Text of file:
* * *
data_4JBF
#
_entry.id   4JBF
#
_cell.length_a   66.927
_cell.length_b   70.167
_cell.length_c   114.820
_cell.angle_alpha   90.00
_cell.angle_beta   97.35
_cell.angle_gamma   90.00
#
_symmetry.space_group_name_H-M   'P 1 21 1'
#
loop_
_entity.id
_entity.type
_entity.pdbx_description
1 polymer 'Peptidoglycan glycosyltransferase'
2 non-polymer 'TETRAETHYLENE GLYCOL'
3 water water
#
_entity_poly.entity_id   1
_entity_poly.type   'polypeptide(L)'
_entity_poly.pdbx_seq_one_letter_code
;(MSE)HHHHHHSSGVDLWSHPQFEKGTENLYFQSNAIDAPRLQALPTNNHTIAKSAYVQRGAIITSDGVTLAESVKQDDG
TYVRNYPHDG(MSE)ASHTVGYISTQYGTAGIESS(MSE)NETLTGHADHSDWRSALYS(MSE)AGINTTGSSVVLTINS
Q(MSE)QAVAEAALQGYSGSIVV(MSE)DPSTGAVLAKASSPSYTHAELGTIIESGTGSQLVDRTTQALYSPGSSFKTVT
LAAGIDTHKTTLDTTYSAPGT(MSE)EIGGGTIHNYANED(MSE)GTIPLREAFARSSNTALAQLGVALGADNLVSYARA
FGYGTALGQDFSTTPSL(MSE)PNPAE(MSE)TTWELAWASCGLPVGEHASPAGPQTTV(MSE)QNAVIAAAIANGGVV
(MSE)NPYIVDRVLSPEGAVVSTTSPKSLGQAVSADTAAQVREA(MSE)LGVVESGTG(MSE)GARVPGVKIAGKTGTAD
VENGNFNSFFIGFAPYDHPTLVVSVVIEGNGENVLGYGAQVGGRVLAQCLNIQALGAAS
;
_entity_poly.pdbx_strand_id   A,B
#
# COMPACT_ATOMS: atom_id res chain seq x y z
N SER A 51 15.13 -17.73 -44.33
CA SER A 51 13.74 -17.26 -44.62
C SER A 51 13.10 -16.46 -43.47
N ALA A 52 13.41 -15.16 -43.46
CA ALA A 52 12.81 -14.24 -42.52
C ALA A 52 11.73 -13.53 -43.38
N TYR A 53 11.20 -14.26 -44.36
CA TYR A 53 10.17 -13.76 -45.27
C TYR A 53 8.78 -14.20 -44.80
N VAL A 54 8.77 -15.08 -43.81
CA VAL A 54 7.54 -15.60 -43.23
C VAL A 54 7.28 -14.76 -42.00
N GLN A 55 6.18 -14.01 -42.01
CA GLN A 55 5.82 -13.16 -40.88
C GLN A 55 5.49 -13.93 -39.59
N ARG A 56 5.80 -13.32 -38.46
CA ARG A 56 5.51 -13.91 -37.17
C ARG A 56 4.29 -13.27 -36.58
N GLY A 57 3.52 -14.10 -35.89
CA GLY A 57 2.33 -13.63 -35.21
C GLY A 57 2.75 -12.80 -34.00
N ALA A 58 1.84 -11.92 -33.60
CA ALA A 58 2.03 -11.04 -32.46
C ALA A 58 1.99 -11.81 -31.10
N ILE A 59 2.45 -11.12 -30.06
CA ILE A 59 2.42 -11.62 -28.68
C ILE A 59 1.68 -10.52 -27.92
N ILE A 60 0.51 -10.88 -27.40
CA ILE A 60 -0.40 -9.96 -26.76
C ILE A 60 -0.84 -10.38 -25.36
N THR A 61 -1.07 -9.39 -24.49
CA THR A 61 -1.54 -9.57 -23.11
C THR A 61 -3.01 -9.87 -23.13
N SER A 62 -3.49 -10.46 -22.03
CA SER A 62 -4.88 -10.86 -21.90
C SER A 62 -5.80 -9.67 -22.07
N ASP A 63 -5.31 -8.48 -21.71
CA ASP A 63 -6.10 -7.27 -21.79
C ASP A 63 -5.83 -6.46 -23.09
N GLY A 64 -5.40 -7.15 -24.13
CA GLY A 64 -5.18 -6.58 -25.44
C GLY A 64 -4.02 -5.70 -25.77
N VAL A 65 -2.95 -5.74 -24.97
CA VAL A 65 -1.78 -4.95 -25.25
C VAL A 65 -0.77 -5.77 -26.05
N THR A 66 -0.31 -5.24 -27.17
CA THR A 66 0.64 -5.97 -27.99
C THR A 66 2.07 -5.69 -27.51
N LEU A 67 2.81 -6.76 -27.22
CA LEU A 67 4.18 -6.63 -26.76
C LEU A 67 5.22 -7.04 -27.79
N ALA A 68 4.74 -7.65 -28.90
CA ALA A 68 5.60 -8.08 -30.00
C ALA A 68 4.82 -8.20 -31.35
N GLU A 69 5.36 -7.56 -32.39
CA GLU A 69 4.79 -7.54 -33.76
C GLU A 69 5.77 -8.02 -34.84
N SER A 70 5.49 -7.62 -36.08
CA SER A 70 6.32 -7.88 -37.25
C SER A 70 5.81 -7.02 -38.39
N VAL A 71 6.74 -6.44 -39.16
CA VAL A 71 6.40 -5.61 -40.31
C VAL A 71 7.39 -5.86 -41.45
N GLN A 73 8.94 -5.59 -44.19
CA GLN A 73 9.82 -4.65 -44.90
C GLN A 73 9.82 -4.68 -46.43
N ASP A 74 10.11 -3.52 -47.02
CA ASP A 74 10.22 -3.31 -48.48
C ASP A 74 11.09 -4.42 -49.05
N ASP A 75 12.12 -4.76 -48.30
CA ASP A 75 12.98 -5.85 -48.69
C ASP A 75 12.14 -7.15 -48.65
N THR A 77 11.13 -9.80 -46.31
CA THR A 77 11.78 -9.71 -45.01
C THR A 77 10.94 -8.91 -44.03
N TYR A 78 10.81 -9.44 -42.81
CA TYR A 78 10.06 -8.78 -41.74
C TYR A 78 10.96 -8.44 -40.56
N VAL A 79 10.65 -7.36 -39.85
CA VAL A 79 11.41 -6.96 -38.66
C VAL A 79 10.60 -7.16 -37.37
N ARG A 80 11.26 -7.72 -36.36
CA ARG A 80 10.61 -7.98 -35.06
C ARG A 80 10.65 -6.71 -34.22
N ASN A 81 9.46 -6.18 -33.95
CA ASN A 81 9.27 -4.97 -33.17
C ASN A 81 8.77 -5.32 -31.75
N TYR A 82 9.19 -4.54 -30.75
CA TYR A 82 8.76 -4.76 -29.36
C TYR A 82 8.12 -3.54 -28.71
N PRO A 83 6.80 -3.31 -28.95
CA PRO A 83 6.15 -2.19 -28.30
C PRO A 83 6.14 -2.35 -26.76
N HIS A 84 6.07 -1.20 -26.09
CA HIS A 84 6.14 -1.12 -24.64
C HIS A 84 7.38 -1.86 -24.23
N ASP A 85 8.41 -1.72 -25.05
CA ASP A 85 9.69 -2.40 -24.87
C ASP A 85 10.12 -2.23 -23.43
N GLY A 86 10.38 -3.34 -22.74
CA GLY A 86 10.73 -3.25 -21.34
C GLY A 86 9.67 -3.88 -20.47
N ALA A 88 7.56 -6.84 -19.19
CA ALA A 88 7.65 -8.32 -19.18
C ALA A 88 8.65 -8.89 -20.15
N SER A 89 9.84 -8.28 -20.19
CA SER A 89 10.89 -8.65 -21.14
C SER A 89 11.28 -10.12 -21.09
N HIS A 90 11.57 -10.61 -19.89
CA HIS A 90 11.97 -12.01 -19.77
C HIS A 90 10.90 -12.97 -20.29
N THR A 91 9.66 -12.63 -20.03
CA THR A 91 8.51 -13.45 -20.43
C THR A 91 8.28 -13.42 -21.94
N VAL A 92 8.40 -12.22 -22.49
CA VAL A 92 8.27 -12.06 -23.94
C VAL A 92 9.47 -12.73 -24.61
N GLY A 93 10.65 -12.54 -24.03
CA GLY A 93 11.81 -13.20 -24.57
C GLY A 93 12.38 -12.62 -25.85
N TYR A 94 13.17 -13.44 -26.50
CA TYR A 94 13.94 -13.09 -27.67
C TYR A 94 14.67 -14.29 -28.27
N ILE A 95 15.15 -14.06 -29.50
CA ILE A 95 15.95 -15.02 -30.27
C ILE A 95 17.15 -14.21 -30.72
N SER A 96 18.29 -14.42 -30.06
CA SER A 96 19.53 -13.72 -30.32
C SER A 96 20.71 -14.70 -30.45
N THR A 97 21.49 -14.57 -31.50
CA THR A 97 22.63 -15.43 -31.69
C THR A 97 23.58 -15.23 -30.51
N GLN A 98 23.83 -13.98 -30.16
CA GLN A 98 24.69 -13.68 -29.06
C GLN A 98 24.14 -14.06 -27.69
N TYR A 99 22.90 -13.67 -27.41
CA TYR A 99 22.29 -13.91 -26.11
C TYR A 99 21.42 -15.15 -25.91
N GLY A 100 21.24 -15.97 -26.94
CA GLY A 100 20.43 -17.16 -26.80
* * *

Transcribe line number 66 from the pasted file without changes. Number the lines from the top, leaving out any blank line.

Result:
N THR A 61 -1.07 -9.39 -24.49